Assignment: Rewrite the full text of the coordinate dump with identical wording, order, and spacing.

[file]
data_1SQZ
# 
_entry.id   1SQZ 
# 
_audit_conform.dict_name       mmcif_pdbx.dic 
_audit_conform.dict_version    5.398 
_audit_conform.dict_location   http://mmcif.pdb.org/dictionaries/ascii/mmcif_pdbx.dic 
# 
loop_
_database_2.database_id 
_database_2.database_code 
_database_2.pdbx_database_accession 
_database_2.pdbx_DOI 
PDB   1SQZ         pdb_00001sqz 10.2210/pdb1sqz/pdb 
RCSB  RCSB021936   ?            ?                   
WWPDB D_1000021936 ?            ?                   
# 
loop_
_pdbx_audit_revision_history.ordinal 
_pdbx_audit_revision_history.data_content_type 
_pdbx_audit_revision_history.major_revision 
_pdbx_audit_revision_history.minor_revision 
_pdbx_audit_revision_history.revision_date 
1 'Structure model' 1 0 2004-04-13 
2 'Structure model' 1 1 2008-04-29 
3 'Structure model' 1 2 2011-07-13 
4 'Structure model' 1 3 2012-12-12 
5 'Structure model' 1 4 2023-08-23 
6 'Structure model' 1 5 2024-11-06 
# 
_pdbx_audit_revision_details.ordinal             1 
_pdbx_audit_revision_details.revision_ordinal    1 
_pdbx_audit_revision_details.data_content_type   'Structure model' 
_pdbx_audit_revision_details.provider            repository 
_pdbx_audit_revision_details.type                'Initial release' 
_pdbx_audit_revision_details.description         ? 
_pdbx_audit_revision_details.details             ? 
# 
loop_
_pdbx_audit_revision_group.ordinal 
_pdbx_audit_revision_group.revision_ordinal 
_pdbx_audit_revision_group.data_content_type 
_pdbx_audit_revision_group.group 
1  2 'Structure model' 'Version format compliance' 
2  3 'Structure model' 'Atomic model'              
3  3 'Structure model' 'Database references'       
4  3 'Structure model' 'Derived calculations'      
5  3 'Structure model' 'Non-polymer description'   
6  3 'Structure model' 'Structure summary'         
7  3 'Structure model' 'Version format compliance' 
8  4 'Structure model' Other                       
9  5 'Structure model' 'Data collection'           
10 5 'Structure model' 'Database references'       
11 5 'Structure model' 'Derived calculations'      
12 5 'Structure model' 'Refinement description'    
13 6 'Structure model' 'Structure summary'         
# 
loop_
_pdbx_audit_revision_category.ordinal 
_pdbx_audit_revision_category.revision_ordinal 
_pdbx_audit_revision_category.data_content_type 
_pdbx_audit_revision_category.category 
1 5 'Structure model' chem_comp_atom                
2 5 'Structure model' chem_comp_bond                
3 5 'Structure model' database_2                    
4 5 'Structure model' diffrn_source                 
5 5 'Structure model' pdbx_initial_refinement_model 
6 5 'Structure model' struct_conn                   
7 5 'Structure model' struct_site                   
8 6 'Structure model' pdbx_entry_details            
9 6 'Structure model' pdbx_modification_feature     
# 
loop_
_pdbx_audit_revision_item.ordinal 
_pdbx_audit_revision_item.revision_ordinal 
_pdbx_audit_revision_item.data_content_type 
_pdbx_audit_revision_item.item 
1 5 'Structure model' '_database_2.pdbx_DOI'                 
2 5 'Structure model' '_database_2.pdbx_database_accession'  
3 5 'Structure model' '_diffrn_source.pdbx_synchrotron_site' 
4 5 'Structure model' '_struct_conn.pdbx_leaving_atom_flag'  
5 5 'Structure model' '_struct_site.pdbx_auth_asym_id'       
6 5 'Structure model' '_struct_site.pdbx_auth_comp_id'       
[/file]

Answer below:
data_1SQZ
# 
_entry.id   1SQZ 
# 
_audit_conform.dict_name       mmcif_pdbx.dic 
_audit_conform.dict_version    5.398 
_audit_conform.dict_location   http://mmcif.pdb.org/dictionaries/ascii/mmcif_pdbx.dic 
# 
loop_
_database_2.database_id 
_database_2.database_code 
_database_2.pdbx_database_accession 
_database_2.pdbx_DOI 
PDB   1SQZ         pdb_00001sqz 10.2210/pdb1sqz/pdb 
RCSB  RCSB021936   ?            ?                   
WWPDB D_1000021936 ?            ?                   
# 
loop_
_pdbx_audit_revision_history.ordinal 
_pdbx_audit_revision_history.data_content_type 
_pdbx_audit_revision_history.major_revision 
_pdbx_audit_revision_history.minor_revision 
_pdbx_audit_revision_history.revision_date 
1 'Structure model' 1 0 2004-04-13 
2 'Structure model' 1 1 2008-04-29 
3 'Structure model' 1 2 2011-07-13 
4 'Structure model' 1 3 2012-12-12 
5 'Structure model' 1 4 2023-08-23 
6 'Structure model' 1 5 2024-11-06 
# 
_pdbx_audit_revision_details.ordinal             1 
_pdbx_audit_revision_details.revision_ordinal    1 
_pdbx_audit_revision_details.data_content_type   'Structure model' 
_pdbx_audit_revision_details.provider            repository 
_pdbx_audit_revision_details.type                'Initial release' 
_pdbx_audit_revision_details.description         ? 
_pdbx_audit_revision_details.details             ? 
# 
loop_
_pdbx_audit_revision_group.ordinal 
_pdbx_audit_revision_group.revision_ordinal 
_pdbx_audit_revision_group.data_content_type 
_pdbx_audit_revision_group.group 
1  2 'Structure model' 'Version format compliance' 
2  3 'Structure model' 'Atomic model'              
3  3 'Structure model' 'Database references'       
4  3 'Structure model' 'Derived calculations'      
5  3 'Structure model' 'Non-polymer description'   
6  3 'Structure model' 'Structure summary'         
7  3 'Structure model' 'Version format compliance' 
8  4 'Structure model' Other                       
9  5 'Structure model' 'Data collection'           
10 5 'Structure model' 'Database references'       
11 5 'Structure model' 'Derived calculations'      
12 5 'Structure model' 'Refinement description'    
13 6 'Structure model' 'Structure summary'         
# 
loop_
_pdbx_audit_revision_category.ordinal 
_pdbx_audit_revision_category.revision_ordinal 
_pdbx_audit_revision_category.data_content_type 
_pdbx_audit_revision_category.category 
1 5 'Structure model' chem_comp_atom                
2 5 'Structure model' chem_comp_bond                
3 5 'Structure model' database_2                    
4 5 'Structure model' diffrn_source                 
5 5 'Structure model' pdbx_initial_refinement_model 
6 5 'Structure model' struct_conn                   
7 5 'Structure model' struct_site                   
8 6 'Structure model' pdbx_entry_details            
9 6 'Structure model' pdbx_modification_feature     
# 
loop_
_pdbx_audit_revision_item.ordinal 
_pdbx_audit_revision_item.revision_ordinal 
_pdbx_audit_revision_item.data_content_type 
_pdbx_audit_revision_item.item 
1 5 'Structure model' '_database_2.pdbx_DOI'                 
2 5 'Structure model' '_database_2.pdbx_database_accession'  
3 5 'Structure model' '_diffrn_source.pdbx_synchrotron_site' 
4 5 'Structure model' '_struct_conn.pdbx_leaving_atom_flag'  
5 5 'Structure model' '_struct_site.pdbx_auth_asym_id'       
6 5 'Structure model' '_struct_site.pdbx_auth_comp_id'       